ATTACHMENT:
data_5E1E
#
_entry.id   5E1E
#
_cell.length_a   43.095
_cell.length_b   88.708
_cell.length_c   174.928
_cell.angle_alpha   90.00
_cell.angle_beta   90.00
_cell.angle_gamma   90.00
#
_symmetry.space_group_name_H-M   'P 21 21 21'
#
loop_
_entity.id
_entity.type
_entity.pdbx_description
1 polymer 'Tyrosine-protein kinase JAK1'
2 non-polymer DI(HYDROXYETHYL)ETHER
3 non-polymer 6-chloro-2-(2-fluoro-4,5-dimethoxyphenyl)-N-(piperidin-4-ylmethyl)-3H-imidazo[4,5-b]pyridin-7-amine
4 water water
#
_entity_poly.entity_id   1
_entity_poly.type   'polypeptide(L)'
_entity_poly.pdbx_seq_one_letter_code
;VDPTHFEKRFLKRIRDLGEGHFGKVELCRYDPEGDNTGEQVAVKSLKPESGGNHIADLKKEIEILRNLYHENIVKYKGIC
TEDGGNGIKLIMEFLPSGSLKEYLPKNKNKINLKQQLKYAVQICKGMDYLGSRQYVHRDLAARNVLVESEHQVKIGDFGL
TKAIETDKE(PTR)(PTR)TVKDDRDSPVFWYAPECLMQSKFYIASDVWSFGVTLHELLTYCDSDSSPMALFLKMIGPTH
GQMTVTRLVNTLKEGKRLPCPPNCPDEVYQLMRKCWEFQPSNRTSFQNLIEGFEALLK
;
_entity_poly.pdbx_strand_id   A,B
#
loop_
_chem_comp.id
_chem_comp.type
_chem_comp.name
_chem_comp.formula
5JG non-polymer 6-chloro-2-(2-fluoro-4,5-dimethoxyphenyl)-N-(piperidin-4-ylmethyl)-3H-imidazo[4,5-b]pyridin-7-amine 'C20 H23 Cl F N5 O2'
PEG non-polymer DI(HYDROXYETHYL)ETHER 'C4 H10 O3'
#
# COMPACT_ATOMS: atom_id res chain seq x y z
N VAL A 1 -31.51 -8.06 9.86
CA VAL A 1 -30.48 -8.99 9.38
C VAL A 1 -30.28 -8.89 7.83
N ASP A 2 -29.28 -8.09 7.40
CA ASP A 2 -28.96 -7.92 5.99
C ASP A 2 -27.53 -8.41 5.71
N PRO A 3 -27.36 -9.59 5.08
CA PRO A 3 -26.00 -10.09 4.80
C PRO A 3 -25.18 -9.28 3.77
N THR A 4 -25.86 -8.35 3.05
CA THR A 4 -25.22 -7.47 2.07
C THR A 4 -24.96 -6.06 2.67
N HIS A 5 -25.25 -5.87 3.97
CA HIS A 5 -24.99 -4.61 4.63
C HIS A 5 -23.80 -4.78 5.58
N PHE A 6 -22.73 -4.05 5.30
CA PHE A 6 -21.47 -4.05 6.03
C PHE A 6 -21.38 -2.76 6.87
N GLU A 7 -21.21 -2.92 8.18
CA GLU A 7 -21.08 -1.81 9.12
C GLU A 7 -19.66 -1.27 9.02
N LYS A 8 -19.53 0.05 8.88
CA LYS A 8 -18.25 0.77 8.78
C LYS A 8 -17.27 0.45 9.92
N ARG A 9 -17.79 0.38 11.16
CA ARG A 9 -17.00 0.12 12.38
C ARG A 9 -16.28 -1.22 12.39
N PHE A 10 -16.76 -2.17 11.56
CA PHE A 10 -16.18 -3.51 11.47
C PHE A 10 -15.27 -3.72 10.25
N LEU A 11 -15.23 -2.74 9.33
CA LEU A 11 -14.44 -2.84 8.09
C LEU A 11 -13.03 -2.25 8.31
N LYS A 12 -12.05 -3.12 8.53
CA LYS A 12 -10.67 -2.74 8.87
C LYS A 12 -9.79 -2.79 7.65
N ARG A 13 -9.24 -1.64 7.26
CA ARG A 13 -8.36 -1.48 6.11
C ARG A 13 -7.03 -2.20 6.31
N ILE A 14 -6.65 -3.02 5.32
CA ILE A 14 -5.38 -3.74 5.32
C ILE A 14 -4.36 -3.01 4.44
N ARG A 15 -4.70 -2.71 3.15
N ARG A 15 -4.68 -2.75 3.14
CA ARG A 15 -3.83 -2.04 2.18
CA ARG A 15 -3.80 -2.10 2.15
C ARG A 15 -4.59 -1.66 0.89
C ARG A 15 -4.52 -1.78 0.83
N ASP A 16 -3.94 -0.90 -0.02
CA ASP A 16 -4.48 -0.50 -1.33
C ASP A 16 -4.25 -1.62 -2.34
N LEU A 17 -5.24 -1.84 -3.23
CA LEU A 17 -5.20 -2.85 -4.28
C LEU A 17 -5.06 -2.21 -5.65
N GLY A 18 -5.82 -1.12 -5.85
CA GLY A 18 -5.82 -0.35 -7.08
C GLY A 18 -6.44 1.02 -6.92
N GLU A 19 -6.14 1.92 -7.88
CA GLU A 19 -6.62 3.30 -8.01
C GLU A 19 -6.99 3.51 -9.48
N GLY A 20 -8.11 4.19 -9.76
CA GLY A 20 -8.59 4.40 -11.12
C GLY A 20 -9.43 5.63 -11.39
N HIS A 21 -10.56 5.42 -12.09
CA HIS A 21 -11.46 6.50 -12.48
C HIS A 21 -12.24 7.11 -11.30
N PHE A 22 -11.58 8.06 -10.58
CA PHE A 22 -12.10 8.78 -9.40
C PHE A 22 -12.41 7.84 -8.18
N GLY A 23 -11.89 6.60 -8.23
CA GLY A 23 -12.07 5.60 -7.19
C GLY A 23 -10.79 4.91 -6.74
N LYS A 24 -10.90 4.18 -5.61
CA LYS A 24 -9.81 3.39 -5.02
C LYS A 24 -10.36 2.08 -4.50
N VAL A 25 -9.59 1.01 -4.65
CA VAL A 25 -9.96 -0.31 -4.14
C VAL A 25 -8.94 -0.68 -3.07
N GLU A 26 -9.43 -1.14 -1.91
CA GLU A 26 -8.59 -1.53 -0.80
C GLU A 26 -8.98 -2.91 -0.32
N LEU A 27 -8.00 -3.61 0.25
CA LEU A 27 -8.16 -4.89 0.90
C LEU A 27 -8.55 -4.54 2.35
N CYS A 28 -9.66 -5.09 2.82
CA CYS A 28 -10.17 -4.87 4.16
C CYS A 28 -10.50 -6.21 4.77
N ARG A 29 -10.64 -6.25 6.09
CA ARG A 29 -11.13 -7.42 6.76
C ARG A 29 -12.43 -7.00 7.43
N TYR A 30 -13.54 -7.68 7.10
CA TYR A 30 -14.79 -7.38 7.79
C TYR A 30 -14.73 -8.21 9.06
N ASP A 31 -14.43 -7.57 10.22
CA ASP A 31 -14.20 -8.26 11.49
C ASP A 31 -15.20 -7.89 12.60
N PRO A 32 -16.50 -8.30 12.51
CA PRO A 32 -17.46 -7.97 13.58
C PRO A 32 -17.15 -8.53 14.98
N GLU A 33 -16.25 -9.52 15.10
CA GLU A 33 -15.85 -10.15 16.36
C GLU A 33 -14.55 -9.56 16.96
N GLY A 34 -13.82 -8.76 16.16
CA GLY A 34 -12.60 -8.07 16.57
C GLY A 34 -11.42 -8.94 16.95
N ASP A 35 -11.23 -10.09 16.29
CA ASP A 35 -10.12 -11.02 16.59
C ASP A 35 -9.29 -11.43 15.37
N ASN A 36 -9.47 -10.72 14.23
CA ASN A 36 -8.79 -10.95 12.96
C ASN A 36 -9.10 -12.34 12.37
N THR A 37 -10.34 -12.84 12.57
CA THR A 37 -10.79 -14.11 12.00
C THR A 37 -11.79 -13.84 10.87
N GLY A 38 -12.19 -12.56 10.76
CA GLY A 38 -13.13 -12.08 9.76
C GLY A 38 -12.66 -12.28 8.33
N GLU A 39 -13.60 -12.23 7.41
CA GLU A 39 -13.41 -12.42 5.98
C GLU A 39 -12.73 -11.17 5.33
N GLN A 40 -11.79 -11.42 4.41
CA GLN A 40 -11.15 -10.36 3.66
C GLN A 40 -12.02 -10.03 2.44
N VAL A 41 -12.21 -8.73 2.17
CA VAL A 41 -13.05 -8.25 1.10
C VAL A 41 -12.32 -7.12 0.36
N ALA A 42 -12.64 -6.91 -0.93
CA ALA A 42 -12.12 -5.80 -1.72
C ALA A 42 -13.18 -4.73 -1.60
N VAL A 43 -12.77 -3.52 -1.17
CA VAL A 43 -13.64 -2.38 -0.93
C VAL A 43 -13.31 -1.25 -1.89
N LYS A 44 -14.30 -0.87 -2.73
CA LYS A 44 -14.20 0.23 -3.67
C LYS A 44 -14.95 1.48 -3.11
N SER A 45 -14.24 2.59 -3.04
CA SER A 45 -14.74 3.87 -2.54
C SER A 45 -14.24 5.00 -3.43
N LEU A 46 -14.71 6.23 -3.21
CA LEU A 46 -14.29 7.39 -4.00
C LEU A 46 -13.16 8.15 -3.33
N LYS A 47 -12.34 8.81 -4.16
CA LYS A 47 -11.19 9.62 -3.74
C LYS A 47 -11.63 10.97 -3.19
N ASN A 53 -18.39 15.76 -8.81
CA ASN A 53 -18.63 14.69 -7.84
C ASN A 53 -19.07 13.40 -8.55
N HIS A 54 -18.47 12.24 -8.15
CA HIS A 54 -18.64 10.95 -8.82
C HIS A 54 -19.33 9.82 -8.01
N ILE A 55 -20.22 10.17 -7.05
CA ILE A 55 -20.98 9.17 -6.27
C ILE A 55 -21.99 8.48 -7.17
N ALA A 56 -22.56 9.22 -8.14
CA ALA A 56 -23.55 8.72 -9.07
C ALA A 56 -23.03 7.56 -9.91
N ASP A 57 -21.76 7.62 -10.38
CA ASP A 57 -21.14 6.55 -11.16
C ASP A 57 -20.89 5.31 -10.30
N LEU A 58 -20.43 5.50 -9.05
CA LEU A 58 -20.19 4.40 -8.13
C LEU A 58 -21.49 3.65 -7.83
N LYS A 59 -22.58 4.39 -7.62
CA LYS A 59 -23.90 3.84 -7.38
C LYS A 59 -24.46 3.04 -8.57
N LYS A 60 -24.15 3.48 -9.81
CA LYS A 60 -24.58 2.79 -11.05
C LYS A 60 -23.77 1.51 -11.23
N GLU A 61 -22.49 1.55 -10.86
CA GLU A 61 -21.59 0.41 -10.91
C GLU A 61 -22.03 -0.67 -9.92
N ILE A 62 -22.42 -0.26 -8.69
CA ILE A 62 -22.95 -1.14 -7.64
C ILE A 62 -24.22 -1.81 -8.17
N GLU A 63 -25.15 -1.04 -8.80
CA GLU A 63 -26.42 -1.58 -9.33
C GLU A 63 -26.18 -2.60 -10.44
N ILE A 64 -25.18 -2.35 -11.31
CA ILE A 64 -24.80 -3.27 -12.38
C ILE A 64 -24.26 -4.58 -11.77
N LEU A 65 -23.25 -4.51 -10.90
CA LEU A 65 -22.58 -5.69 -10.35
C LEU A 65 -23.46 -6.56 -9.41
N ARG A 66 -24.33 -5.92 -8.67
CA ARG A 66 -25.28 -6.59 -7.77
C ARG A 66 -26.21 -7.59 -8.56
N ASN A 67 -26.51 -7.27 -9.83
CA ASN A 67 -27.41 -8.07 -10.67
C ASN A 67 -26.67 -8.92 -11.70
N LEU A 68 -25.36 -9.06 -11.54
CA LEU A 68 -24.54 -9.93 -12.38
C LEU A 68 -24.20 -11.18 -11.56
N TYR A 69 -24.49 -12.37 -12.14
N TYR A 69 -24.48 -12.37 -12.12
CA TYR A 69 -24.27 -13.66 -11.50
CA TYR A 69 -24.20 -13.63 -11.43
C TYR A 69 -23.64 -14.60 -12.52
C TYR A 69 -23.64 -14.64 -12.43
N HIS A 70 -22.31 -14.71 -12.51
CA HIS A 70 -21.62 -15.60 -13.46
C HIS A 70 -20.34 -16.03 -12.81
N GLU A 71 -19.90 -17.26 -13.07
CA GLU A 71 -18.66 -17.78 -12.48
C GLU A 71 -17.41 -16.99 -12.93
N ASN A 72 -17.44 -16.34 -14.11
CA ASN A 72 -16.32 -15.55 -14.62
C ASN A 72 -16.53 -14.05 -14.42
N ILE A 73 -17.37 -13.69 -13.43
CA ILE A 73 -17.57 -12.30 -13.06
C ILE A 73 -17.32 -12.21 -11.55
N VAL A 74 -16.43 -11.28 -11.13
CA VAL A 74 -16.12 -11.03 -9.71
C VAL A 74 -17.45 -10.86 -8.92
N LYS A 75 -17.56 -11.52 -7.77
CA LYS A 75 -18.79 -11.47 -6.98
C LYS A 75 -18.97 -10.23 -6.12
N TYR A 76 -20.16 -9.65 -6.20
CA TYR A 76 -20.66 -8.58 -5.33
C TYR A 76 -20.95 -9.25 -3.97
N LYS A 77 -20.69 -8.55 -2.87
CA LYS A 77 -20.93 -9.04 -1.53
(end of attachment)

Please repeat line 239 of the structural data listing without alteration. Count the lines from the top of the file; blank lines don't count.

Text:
C TYR A 69 -23.64 -14.64 -12.43